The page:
There is a natural desire to feel whole, as wholeness is the feeling of your infinite-self. Because of this desire for completeness, the hole created by a wound becomes a need to find what is missing. To resist healing a wound internally is therefore to become compelled to heal it externally. It is to seek to resolve the incompleteness with material experiences that in some way represent the aspect of your being that has become shut off. Though you can obtain partial relief (usually through either self-numbing or distraction) from a wound, there is nothing external that can completely fill an internal hole.
The unrelenting pursuit to resolve the inner feeling of emptiness with external relief is the basis of addiction. To lose what you are attached to is to re-open the feeling of emptiness and incompleteness that the attachment was masking. Avoidance of this emptiness leads to a chase where you are continually trying to fill a hole that cannot ever be truly filled by anything except the healing of the wound. The extreme manifestations of this chase can be in compulsive behavior, self-harming, and the many forms of physical addiction. These are all a chase to feel complete—a running from the pain of emptiness.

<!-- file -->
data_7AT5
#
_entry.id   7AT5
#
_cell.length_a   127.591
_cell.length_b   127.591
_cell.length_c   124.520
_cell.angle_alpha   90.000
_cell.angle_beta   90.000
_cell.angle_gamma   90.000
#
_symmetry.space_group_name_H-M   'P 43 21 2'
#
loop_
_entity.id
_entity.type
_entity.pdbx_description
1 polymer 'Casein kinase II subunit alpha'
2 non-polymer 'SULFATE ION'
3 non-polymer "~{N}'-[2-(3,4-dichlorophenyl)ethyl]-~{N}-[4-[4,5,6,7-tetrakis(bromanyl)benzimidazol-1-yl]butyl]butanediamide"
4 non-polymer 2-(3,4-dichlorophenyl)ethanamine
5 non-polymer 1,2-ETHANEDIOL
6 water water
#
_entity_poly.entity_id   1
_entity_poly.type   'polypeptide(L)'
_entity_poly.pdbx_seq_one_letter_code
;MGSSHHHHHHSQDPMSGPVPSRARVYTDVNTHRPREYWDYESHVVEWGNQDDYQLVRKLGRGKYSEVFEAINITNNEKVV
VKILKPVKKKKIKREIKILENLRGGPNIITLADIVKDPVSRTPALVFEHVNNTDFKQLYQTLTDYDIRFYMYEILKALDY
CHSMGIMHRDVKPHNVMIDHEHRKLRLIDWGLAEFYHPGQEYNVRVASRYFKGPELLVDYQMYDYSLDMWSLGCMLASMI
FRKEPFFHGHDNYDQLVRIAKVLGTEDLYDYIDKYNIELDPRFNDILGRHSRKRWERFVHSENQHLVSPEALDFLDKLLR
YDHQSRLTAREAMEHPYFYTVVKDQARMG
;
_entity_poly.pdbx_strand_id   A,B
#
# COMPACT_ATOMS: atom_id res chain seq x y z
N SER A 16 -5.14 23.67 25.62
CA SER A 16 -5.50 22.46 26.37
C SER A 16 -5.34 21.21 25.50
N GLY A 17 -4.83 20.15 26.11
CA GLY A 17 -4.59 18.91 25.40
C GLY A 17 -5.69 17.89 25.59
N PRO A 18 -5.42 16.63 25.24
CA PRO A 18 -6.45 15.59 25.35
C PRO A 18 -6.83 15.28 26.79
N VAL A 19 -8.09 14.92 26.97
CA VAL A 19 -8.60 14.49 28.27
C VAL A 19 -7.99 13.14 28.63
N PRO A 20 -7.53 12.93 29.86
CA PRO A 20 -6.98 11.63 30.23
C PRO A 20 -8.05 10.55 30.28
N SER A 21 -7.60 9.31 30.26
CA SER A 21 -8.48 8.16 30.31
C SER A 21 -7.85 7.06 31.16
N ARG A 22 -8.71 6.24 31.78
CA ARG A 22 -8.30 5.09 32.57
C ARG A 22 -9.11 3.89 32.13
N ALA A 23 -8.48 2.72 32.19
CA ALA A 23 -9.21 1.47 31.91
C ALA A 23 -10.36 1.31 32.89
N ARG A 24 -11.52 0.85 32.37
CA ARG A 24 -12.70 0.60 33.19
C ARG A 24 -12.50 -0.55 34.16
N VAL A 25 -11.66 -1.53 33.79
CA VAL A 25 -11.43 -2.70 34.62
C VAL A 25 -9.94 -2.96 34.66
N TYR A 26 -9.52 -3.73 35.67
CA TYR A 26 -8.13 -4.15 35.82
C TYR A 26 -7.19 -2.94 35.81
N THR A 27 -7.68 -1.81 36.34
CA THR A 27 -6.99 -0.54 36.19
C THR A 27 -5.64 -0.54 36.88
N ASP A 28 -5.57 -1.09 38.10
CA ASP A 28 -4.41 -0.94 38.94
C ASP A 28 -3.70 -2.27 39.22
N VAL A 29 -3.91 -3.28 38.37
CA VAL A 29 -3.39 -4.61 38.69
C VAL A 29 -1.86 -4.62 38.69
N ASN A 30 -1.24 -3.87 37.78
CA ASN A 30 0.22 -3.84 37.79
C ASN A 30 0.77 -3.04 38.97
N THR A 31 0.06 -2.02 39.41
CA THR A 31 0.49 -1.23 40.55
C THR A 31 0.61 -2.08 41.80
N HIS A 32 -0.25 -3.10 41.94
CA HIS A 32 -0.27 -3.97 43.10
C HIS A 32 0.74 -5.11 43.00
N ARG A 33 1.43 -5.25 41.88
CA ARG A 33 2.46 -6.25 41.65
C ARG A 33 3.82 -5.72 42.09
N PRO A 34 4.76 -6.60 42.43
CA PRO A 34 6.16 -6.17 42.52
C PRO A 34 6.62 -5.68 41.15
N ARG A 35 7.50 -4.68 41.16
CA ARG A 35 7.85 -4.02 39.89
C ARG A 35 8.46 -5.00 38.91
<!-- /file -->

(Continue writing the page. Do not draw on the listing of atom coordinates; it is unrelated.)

emotional attachment to another person is a form of neediness where your happiness becomes dependent on keeping that person in your life. This is not love; it is an addiction to another person. It is to perpetually live in fear of losing them, and in the struggle to hold them in your life. This fear will either manifest in them leaving or in a co-dependent relationship. Your joy becomes secondary as you externalize the power of your beingness into the person you are attached to. As with all addiction, this comes from the desire for wholeness. The other person provides relief to the feeling of emptiness, to be possessive of them is to maintain a fix.